With this film, director Ben Stiller has made his finest movie since The Cable Guy, and actor Stiller delivered his best comedic acting job since There's Something About Mary. Stiller is in take-no-prisoners comic mode here, as opposed to the sweet moppet inhabiting family fare like Night at the Museum, Madagascar and Meet the Fockers.
Stiller plays Tugg Speedman, a fading action star who takes a role in a Vietnam War movie in a bid to be seen as a serious actor. Also in the cast is Kirk Lazarus (Robert Downey Jr.), who is such a method actor that he has his skin permanently darkened so he can play a black man. There's also Jeff Portnoy (Jack Black), who has made a living farting on film.
The acting platoon's frazzled director, Damien Cockburn (Steve Coogan), decides to take the group deep into the jungle to make the movie guerilla-style. Horrible accidents ensue, and the actors find themselves in a real conflict with a drug cartel. The whole thing is a great riff on actors who take themselves too seriously, and action films in general.
Stiller doesn't hold back on politically incorrect humor (Simple Jack, a mentally handicapped character, was the subject of real-life protests) and gore. The film has some serious, hard-core bloodletting. Speedman's encounter with a severed head and an actor's stomach wound are especially memorable.
It's good to see Stiller turning out a high-quality product both in front of and behind the camera. Downey deserves an Oscar nom for what he does here, while Black gets a chance to visit his sick and dark side. It's one of the year's funniest movies, and proof that Stiller is a director to be reckoned with.
The director's cut features an excised scene of the cast at a crew party, and some extended sequences.
Special Features: Rain of Madness is the best of the features. Justin Theroux (who co-wrote Thunder with Stiller) plays a German documentary director covering the deterioration of the Tropic Thunder production. It's a hilarious spoof on Hearts of Darkness, which covered the virtual collapse of Francis Ford Coppola on the set of Apocalypse Now. Theroux's German accent is drop-dead funny. You also get two commentaries: one with Stiller, Theroux and other production crew members, and another with Stiller and cast members. In the film, Downey's Lazarus states that he stays in character until after the DVD commentary, and he keeps his promise. You'll also find deleted scenes, an alternate ending and cast biographies.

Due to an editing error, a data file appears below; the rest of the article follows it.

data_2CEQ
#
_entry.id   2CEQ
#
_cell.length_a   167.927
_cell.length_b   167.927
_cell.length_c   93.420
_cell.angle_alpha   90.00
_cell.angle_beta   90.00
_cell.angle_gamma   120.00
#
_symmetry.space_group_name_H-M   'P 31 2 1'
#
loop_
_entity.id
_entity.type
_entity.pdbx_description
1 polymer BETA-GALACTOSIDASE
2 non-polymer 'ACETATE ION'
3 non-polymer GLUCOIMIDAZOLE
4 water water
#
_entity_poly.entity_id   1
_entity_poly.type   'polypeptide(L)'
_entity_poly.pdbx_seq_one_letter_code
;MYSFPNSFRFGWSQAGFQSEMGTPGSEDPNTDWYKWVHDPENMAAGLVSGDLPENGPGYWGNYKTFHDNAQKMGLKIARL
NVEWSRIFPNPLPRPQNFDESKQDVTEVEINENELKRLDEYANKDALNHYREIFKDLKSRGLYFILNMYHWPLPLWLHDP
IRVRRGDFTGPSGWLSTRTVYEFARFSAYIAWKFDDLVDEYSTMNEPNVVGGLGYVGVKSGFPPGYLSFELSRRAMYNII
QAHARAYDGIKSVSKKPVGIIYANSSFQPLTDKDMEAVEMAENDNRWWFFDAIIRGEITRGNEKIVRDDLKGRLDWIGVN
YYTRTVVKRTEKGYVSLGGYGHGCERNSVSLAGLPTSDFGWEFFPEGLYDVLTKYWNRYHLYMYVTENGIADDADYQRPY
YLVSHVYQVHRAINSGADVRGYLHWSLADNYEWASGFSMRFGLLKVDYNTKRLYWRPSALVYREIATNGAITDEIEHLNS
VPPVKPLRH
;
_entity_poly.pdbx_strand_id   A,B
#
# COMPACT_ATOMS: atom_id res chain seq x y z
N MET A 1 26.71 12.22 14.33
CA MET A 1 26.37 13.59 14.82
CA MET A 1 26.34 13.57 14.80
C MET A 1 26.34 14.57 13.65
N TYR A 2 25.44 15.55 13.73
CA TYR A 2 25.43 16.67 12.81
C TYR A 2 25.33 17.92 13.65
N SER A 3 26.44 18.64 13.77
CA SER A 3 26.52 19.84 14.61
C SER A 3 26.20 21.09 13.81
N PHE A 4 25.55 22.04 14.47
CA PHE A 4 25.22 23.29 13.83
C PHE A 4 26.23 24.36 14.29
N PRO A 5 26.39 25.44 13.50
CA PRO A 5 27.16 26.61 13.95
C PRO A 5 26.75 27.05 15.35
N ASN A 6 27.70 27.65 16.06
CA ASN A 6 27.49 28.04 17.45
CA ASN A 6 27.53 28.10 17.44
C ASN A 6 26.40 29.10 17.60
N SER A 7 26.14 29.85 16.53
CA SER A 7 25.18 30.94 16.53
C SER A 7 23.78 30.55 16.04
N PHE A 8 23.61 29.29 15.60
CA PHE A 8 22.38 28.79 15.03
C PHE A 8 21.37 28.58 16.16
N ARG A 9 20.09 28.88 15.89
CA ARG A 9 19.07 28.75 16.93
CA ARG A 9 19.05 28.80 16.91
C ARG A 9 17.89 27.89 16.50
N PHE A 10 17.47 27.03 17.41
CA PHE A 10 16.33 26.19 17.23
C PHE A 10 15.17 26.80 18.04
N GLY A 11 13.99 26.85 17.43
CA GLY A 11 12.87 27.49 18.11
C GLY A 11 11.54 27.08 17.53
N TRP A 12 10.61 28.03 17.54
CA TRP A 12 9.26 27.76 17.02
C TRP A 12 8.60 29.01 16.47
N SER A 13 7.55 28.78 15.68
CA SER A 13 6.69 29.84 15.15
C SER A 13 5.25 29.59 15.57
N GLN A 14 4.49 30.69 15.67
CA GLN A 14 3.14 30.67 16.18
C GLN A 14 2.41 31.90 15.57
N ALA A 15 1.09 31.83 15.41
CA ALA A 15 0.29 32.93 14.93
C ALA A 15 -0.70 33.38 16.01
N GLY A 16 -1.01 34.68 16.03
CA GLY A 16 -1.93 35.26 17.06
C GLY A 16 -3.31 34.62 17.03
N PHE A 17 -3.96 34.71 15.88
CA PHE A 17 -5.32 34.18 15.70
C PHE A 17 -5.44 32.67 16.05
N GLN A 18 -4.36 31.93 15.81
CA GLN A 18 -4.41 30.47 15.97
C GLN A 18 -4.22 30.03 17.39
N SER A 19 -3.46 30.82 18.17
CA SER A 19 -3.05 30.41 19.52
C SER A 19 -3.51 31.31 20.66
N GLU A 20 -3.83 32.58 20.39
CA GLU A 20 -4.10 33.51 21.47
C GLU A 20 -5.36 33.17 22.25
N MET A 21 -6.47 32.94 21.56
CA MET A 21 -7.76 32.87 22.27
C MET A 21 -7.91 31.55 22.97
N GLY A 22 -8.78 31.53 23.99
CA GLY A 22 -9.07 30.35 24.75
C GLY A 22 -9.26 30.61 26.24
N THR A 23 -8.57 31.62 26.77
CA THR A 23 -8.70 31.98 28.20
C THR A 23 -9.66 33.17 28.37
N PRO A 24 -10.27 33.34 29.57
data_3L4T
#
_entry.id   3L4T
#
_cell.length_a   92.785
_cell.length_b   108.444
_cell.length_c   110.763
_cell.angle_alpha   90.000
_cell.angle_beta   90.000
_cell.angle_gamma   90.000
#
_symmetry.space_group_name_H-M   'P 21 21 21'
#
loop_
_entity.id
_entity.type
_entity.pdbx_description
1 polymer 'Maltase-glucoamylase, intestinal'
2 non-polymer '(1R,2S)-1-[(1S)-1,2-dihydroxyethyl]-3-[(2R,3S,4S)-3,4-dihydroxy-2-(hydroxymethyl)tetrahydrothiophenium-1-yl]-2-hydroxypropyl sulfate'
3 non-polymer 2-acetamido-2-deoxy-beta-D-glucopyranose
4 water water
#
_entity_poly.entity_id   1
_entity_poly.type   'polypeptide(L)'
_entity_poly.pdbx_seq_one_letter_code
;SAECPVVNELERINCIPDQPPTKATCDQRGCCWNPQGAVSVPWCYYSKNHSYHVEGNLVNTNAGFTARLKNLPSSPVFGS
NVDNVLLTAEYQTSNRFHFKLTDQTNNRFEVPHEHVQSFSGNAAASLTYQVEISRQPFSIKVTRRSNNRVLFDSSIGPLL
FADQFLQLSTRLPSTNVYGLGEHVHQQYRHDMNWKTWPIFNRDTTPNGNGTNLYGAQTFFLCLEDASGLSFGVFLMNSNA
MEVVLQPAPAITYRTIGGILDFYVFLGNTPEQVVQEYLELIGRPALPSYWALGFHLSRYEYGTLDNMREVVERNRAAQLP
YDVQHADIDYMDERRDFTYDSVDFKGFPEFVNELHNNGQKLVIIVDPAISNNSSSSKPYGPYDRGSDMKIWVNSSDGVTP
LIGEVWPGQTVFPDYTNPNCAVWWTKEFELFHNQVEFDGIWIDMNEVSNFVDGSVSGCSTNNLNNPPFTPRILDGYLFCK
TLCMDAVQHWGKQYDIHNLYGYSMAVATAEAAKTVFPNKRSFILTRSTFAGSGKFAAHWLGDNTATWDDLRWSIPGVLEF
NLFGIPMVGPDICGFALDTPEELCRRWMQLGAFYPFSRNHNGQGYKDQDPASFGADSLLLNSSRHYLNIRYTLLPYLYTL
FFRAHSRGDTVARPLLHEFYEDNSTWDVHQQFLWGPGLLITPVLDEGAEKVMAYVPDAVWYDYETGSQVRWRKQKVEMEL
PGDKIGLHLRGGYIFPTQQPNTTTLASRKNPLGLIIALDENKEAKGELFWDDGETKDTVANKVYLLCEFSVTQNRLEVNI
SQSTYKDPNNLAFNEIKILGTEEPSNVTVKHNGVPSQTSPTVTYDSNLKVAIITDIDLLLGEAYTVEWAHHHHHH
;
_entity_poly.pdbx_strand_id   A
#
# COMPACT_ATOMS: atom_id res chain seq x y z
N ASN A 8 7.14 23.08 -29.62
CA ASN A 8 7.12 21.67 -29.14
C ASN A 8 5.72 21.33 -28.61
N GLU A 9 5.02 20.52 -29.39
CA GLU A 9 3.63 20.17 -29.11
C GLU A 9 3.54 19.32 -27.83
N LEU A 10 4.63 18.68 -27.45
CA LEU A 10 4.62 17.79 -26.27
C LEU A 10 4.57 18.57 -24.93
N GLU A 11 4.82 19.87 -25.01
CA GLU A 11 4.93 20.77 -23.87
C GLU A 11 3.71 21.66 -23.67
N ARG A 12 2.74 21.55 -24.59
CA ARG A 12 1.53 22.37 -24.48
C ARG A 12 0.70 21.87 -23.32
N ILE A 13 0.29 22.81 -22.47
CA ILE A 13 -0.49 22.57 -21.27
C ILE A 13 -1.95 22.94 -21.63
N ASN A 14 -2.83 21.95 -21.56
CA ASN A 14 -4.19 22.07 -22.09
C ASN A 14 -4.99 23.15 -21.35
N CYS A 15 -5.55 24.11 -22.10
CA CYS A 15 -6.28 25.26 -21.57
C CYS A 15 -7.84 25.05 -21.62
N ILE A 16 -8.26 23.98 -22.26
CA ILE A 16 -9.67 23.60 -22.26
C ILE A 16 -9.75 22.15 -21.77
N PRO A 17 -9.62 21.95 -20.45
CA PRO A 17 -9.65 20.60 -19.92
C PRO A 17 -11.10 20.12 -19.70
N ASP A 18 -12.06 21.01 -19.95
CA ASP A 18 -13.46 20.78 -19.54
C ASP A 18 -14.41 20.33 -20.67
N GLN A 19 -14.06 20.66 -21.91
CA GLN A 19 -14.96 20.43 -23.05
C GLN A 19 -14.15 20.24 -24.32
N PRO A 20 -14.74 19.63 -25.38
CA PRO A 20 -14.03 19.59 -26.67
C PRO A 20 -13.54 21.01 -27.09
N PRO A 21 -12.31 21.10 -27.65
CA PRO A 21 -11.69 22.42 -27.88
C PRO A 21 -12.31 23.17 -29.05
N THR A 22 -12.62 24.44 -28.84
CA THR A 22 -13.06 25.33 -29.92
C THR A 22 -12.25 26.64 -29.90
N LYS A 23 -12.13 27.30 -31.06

This is actually a good holiday treat that will sit comfortably next to Rudolph and Charlie Brown on your Christmas-movie shelf. Shrek (the voice of Mike Myers) looks to have his first Christmas with the kids and Fiona (Cameron Diaz), but Donkey (Eddie Murphy) has other plans. He brings over his entire family and others from the Shrek films (including the Gingerbread Man and Puss in Boots) to crash Christmas Eve. Of course, Shrek learns a heartwarming lesson about the importance of friends and family during the holidays ... and a possum gets cooked over the fire for dinner.
The Christmas special keeps a little of that warped Shrek fairy-tale vibe going. Especially good is a scene in which Santa is a nightmare to the gingerbread men, and another in which Puss in Boots becomes distracted by a ball while telling a story. This film is awfully cute, worthy of stocking-stuffer status.
Special Features: The show is great, but the features are disposable. Some Madagascar Christmas sing-alongs and a lame gingerbread-man game fail to impress. Still, the show is good, so don't sweat the paltry features.
Who drummer Keith Moon died in 1978, and this was his second-to-last gig with the band before his untimely, but highly predictable, demise. Moon got a little sloppy during the band's layoff before the show, but a sloppy Moon is better than most rock drummers at the top of their game.
The set is great, featuring many classics and one of the first live performances of "Who Are You?" The concert was filmed for the rock biography The Kids Are Alright, but the footage was scrapped and thrown into a vault. The band came back a few months later to run through the songs again, and that's what ended up in Kids. In just those few months, Moon's appearance deteriorated greatly.
You don't have to be a Who fan to appreciate what this band puts forth. And it's an extra bonus that guitarist Pete Townshend was especially grumpy for this show, taunting the audience and proclaiming the show not worth filming. It also features him at his windmilling, leaping best.
Special Features: For good measure, you also get footage of the band performing tracks from their early career and Tommy in a 1969 London Coliseum concert.